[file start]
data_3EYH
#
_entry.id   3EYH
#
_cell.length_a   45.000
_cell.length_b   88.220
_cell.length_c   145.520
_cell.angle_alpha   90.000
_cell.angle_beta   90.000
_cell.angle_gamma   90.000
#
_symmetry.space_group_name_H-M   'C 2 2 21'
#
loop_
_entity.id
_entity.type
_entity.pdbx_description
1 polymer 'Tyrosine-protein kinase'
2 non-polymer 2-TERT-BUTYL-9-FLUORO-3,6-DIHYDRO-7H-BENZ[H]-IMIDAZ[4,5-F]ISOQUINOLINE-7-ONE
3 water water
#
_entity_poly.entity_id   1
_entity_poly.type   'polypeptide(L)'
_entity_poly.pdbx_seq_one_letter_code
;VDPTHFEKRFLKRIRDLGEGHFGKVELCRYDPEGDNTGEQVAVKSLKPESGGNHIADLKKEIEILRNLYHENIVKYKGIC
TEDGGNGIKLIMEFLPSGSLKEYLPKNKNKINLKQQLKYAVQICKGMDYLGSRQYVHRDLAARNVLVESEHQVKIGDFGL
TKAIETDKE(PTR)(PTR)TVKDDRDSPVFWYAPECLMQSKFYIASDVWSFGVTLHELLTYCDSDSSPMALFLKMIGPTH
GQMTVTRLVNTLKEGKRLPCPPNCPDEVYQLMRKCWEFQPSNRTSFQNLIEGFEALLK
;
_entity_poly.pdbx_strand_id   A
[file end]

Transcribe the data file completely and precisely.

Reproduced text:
data_3EYH
#
_entry.id   3EYH
#
_cell.length_a   45.000
_cell.length_b   88.220
_cell.length_c   145.520
_cell.angle_alpha   90.000
_cell.angle_beta   90.000
_cell.angle_gamma   90.000
#
_symmetry.space_group_name_H-M   'C 2 2 21'
#
loop_
_entity.id
_entity.type
_entity.pdbx_description
1 polymer 'Tyrosine-protein kinase'
2 non-polymer 2-TERT-BUTYL-9-FLUORO-3,6-DIHYDRO-7H-BENZ[H]-IMIDAZ[4,5-F]ISOQUINOLINE-7-ONE
3 water water
#
_entity_poly.entity_id   1
_entity_poly.type   'polypeptide(L)'
_entity_poly.pdbx_seq_one_letter_code
;VDPTHFEKRFLKRIRDLGEGHFGKVELCRYDPEGDNTGEQVAVKSLKPESGGNHIADLKKEIEILRNLYHENIVKYKGIC
TEDGGNGIKLIMEFLPSGSLKEYLPKNKNKINLKQQLKYAVQICKGMDYLGSRQYVHRDLAARNVLVESEHQVKIGDFGL
TKAIETDKE(PTR)(PTR)TVKDDRDSPVFWYAPECLMQSKFYIASDVWSFGVTLHELLTYCDSDSSPMALFLKMIGPTH
GQMTVTRLVNTLKEGKRLPCPPNCPDEVYQLMRKCWEFQPSNRTSFQNLIEGFEALLK
;
_entity_poly.pdbx_strand_id   A